6 Japanese Musicians To Look Out For In 2020 | CoolJapan

With rock band Tokyo Jihen announcing a comeback on the first day of the year and popular pop groups Arashi and E-girls going into hiatus and disbanding respectively, 2020 is probably going to be a big year for the Japanese entertainment scene.

Amid the shifts with the familiar names, many up-and-coming musicians have been gaining momentum and are set to take over the charts this year. Keep reading to get to know these rising Japanese musicians in 2020.

King Gnu

Active since 2015 as Srv.Vinci, this up-and-coming Japanese band underwent a name change in 2017. Now known as King Gnu, their hits include the very popular "Hakujitsu." This song was used as the theme for a J-drama show Innocence: Enzai Bengoshi. As of now, the music video of this song has accumulated over 140 million views on YouTube. The band even managed to make an appearance in one of the most widely watched year-end programmes in Japan — Kouhaku Uta Gassen — last December. 

But this sudden spurt in popularity is not just because of their tie-up with a popular drama. Each year, there are several tie-ups between brands and dramas, but King Gnu's success with "Hakujitsu" was unlike any other in 2019. The band's unique style called "Tokyo New Mix Culture" also garnered interest and attention because it's basically genreless — having elements of rock, jazz, pop, electro and more. This music style that no other band can replicate, along with the unique blend of vocalist Satoru Iguchi’s soft and high vocals with guitarist Daiki Tsuneta’s raw and deep backing vocals, could be the formula that’s propelling them to popularity.

Macaroni Enpitsu

You may be wondering about the quirky name of this Japanese band. What does Macaroni Enpitsu even mean? The band explains that their choice of the word "Macaroni" is inspired by how emptiness — resembled by the tubular macaroni hole — can actually be crucial in a person's experience (such as when they devour the pasta). Meanwhile, they wax poetic about "Enpitsu" (the Japanese word for pencil), an unassuming, rather mundane implement that allows people to immortalise beautiful experiences on paper. Put together, the two words describe the band's philosophy: to find meaning in emptiness and immortalise it through music.

Most of their songs speak of youth and dreams like "Seishun to Isshu" (A Moment With Youth). For those nursing a heartbreak, you may be interested in their hit song "Mr. Blue Sky." The way Macaroni Enpitsu is able to represent chapters of life in their music so perfectly is probably why they’re garnering a strong following in Japan.


Even as a newbie, milet has become one of the most popular up-and-coming Japanese musicians in 2020. It's only been less than two years since she entered the music scene but she's already had several of her songs used in dramas, animes, movies and commercials. Her husky and strong voice stands out from the rest of the female J-pop singers and has led people to compare her vocals to that of Adele and Sia. Her debut song "inside you," produced by ONE OK ROCK’s Toru, may sound more Western pop, but her recent song "us" shows how milet is capable of pulling off songs closer to classic J-pop too. Little is known about this rising singer-songwriter except the fact that she spent her teenage years in Canada, which explains why many of her songs use a mix of English and Japanese.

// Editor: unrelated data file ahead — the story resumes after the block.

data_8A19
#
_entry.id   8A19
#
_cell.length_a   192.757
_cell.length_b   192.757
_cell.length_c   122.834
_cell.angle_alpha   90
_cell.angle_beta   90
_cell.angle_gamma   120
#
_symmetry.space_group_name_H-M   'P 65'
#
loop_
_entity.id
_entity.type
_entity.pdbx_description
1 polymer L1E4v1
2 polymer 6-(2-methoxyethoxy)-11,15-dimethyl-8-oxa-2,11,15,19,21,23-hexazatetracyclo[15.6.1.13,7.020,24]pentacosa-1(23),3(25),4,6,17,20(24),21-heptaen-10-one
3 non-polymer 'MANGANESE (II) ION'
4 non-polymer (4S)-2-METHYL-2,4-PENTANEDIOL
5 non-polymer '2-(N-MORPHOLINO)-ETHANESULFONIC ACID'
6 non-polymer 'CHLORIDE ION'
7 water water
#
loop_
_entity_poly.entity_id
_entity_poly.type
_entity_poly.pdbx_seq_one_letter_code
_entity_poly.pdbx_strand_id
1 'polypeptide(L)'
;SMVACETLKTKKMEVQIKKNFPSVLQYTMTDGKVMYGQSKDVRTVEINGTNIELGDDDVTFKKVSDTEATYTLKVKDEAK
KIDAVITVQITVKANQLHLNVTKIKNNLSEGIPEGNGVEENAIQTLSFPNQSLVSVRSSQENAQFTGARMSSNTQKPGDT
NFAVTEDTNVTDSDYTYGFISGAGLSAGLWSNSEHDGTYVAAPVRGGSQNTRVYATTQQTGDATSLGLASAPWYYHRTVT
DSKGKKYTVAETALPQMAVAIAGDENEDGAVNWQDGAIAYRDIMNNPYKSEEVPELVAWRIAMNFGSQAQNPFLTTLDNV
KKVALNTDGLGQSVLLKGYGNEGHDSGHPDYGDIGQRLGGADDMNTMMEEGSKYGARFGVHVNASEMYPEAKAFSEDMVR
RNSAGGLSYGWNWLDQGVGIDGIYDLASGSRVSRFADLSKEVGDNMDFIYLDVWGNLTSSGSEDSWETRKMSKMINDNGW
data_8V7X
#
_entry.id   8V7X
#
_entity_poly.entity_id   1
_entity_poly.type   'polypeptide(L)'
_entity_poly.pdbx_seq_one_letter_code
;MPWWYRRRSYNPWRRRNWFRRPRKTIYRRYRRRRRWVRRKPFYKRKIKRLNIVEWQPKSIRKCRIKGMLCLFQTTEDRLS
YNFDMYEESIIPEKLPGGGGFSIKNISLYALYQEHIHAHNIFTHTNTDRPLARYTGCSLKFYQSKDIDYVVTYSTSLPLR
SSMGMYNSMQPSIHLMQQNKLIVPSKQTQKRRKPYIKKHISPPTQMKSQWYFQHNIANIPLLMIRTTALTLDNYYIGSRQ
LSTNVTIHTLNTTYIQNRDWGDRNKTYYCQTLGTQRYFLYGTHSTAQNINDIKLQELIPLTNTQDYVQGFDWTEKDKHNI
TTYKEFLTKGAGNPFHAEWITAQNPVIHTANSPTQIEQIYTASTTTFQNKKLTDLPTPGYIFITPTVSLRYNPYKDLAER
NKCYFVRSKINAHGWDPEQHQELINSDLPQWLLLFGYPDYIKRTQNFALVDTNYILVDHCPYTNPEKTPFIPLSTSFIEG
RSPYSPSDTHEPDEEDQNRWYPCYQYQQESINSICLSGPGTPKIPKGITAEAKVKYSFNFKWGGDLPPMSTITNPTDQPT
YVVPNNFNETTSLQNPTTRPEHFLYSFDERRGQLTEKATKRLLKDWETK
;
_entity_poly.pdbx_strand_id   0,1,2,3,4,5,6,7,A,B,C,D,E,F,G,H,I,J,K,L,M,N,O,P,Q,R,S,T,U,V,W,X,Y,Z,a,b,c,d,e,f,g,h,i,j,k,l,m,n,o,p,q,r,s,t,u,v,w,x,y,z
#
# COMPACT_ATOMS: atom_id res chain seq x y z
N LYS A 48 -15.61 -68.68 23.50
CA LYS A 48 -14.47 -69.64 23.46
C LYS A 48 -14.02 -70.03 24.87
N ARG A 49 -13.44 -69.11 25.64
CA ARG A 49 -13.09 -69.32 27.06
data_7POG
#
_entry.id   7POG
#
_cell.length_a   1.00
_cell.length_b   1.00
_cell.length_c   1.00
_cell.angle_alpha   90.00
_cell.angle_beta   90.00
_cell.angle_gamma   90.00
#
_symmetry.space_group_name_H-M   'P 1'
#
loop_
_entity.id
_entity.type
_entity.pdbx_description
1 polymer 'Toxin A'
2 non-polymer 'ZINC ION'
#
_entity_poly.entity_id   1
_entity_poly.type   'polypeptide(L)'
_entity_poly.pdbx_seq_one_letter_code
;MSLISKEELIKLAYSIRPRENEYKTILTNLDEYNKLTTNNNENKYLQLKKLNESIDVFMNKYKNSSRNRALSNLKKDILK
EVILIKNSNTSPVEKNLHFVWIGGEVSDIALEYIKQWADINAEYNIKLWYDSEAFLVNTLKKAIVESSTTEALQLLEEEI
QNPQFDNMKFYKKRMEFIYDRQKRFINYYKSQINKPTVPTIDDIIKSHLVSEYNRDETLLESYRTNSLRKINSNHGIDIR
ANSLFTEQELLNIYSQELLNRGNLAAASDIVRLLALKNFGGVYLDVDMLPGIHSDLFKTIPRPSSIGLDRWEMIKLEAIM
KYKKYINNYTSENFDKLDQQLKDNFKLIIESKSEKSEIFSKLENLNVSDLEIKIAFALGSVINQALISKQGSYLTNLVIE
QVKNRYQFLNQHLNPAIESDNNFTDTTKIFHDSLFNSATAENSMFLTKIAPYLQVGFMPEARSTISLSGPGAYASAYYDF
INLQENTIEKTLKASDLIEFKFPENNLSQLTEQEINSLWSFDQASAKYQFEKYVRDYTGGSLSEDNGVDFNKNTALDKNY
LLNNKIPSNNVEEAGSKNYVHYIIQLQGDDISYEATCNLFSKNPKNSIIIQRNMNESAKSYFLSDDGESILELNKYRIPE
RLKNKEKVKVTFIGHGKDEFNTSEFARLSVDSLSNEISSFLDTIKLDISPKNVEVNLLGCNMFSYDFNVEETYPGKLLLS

Those familiar with the Japanese idol scene will know Yasushi Akimoto as well as the AKB48 group. Started in 2005 based on the concept of "idols you can meet", the AKB48 group has since grown to have sister groups across Japan and even Asia, such as BNK48 in Thailand and JKT48 in Indonesia. To jazz up the game, Akimoto produced Nogizaka46 in 2011 as the "official rival group" to AKB48, which in turn spun off another idol group franchise, the "Sakamichi series".

The latest from the "Sakamichi series", Hinatazaka46’s first single reportedly sold 476,000 copies in its first week of release, making them the new record holder for the best first-week sales for the first single by a female artist in Japan. Loved by their fans for their happy and cheery image, the group will embark on their nationwide arena tour this spring. 

SixTONES/Snow Man

Johnny’s, one of Japan’s biggest talent management agencies behind top-selling groups like Arashi and King & Prince, seems to be going through a period of change. Known to be notoriously strict with the usage of media with their talents involved, the agency began relaxing rules a few years back. First, they allowed a fixed number of approved photos to be used on online media. Next, they started creating starting social media accounts for some of the talents under their care.

Two of the first groups to be officially on YouTube were SixTONES (pronounced as “stones”, with “ix” silent) and Snow Man.

SixTONES and Snow Man had a simultaneous debut this 2020, marking the first time Johnny’s has had two groups debut on the same day. Surprisingly, it worked to the favour as the boybands' joint debut single, "Imitation Rain/D.D.," sold more than 1.3 million copies in the first week of release, making it the first debut single of any artist in history to sell more than a million copies.

While under the same talent management agency, both boybands signed with different record labels, a move said to allow competition between both groups. Which group will go on to head the pack? Or will both groups continue sweeping charts together? Your guess is as good as mine.